At first glance, The Spikes Gang can seem rather rudimentary. There's a by-the-numbers aspect struggling to be broken at the seams. The young actors are all perfectly fine, but do seem on the verge of being a distraction in their dullness. Only Grimes really has anything of interest to do (and I wonder what has happened to him). His character almost seems like a torchbearer to Marvin's Spikes at times, but the struggle between morality and survival proves to be decisive. The film really comes alive in the last few minutes when Grimes has to face off against Marvin and we're given an ending that's pretty far removed from the western heroism audiences expect. I think it elevates Fleischer's film from being merely an okay and basic western to occupying a higher ground as something that's at least pretty good and probably more interesting than it gets credit for being. There's no real need or demand for its reputation to be boosted, but given its previous unavailability on home video, one wonders how many people even know the movie exists. Such a dismissive fate isn't deserved, and hopefully a renewed interest will further allow Fleischer's star to rise above the likes of Soylent Green and Mandingo.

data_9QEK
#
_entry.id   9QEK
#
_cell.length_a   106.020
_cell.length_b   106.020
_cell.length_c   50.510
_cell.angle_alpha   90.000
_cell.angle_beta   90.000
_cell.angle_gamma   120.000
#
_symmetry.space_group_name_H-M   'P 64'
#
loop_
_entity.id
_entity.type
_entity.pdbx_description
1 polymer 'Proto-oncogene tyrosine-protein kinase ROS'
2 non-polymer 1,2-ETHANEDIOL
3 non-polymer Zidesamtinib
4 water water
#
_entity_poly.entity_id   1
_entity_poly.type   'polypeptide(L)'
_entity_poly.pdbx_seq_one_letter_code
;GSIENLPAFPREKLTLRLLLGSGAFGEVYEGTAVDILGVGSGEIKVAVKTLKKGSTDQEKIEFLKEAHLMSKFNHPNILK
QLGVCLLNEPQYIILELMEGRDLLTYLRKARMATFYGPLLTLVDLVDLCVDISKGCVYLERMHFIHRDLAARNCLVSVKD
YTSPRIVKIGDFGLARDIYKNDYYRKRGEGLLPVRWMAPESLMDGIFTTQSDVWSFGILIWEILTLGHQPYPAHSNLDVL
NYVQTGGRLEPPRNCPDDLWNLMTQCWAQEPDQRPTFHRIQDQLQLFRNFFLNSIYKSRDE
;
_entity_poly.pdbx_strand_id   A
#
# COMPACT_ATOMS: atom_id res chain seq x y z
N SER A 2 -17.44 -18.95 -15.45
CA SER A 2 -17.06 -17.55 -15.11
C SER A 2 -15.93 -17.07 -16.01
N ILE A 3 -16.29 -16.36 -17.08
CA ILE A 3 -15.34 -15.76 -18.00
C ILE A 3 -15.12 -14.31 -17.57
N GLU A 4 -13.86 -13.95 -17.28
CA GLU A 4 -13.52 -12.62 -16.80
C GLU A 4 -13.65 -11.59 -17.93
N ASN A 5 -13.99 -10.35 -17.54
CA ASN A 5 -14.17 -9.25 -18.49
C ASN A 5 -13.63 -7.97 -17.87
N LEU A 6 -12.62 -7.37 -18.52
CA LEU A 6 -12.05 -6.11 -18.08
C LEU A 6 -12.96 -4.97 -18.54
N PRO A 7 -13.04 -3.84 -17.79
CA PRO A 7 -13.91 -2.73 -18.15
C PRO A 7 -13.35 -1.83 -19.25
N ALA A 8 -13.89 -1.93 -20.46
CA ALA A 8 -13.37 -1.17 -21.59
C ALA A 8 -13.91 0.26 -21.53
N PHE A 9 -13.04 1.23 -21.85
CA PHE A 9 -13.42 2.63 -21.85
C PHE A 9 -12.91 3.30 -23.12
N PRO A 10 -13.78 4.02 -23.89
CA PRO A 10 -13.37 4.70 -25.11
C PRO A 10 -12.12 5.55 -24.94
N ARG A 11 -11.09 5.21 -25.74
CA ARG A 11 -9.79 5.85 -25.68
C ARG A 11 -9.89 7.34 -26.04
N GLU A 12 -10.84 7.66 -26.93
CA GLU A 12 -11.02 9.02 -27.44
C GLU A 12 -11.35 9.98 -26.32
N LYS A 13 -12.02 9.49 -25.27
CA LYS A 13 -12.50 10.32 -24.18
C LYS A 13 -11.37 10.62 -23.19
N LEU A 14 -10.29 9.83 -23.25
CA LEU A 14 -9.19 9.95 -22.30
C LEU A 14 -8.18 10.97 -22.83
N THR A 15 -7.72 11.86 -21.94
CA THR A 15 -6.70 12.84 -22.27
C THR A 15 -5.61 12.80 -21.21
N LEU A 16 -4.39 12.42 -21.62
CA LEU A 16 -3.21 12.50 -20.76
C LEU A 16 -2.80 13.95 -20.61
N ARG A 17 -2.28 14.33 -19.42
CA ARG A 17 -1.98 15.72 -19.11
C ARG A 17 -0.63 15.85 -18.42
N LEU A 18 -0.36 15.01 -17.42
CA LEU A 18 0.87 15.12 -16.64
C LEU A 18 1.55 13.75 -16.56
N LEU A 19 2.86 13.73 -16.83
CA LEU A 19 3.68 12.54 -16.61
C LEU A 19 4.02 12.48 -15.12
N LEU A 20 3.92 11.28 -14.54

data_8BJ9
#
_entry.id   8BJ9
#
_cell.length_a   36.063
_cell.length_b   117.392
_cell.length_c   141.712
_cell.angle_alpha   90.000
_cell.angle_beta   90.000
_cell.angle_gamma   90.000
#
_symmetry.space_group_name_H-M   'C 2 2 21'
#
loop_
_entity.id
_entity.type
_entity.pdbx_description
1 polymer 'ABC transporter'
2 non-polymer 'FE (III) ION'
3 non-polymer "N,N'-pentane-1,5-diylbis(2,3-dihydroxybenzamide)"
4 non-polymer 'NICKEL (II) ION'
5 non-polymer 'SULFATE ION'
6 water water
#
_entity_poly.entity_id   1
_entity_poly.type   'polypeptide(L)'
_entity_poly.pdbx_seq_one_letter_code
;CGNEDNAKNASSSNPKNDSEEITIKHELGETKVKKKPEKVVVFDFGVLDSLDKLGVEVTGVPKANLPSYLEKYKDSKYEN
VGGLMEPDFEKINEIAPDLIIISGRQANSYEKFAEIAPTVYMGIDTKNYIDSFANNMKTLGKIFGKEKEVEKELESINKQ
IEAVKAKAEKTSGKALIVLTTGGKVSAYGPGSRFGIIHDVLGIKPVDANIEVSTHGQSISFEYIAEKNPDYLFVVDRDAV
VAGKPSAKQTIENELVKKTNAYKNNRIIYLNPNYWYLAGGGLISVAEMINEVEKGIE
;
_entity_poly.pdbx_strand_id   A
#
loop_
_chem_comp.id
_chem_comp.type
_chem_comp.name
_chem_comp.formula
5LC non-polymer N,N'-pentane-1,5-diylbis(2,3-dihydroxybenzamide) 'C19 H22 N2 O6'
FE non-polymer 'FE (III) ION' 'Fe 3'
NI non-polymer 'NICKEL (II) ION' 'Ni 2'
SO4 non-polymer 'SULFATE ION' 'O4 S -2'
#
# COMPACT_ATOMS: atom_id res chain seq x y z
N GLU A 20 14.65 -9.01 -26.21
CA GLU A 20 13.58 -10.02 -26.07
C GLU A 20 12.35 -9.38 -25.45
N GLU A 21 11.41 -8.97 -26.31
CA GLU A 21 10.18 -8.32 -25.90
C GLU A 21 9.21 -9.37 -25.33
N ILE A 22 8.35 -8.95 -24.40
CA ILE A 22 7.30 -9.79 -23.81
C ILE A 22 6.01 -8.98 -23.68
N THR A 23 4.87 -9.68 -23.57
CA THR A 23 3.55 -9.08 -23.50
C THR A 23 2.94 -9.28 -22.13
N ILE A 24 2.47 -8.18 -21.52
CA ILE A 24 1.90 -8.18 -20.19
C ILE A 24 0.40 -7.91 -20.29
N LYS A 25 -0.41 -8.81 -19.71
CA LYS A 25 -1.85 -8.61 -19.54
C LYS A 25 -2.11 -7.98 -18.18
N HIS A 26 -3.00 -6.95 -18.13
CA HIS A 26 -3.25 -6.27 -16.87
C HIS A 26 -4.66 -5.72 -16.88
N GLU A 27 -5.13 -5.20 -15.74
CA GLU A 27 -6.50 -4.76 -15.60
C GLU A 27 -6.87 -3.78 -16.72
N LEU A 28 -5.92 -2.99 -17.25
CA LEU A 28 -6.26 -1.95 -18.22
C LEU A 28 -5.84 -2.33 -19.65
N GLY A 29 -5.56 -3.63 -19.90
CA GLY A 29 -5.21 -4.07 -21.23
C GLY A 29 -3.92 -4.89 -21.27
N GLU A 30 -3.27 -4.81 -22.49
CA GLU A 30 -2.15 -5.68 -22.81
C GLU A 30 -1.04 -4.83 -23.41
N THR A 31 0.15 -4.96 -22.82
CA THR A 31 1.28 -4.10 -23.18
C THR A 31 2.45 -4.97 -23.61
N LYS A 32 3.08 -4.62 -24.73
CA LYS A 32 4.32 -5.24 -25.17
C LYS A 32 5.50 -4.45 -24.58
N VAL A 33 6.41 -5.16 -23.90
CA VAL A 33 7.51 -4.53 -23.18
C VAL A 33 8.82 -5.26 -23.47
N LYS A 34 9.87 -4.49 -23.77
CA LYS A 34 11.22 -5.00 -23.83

The Disc

Optimum has pretty much given fans of The Spikes Gang a backwards toss. If you purchase the disc you get the movie and that's it. No trailer or bonus features. No spruced-up transfer. It's the basic approach to releasing the film, which isn't without merit. The R2 PAL disc is single-layered, and the image is presented in the 1.85:1 aspect ratio, enhanced for widescreen televisions. The transfer is progressive, but doesn't look to be cleaned up much, if any. Speckles and digital noise show up on occasion. There's also some light visible grain here and there. The colours look mostly fine and sufficient. Marvin's skin is often exceptionally red, but no one else has that same tone so it was probably just how the actor appeared at the time. Detail is maybe a bit lacking, but it's definitely very watchable and sharpness is adequate to good for a film this age.

Audio sounds flat and is presented only in an English Dolby Digital 2.0 mono track. The volume is a tad low and dialogue sometimes gets lost in the mix, though there aren't any problems with the clarity of the audio itself. A few gunshots late in the film make their presence known, but it's otherwise a casual effort. Subtitles are not offered for any language, though they would have been nice at times.

No extra features at all. The disc menu offers only an option to play the film or go to some scene selections.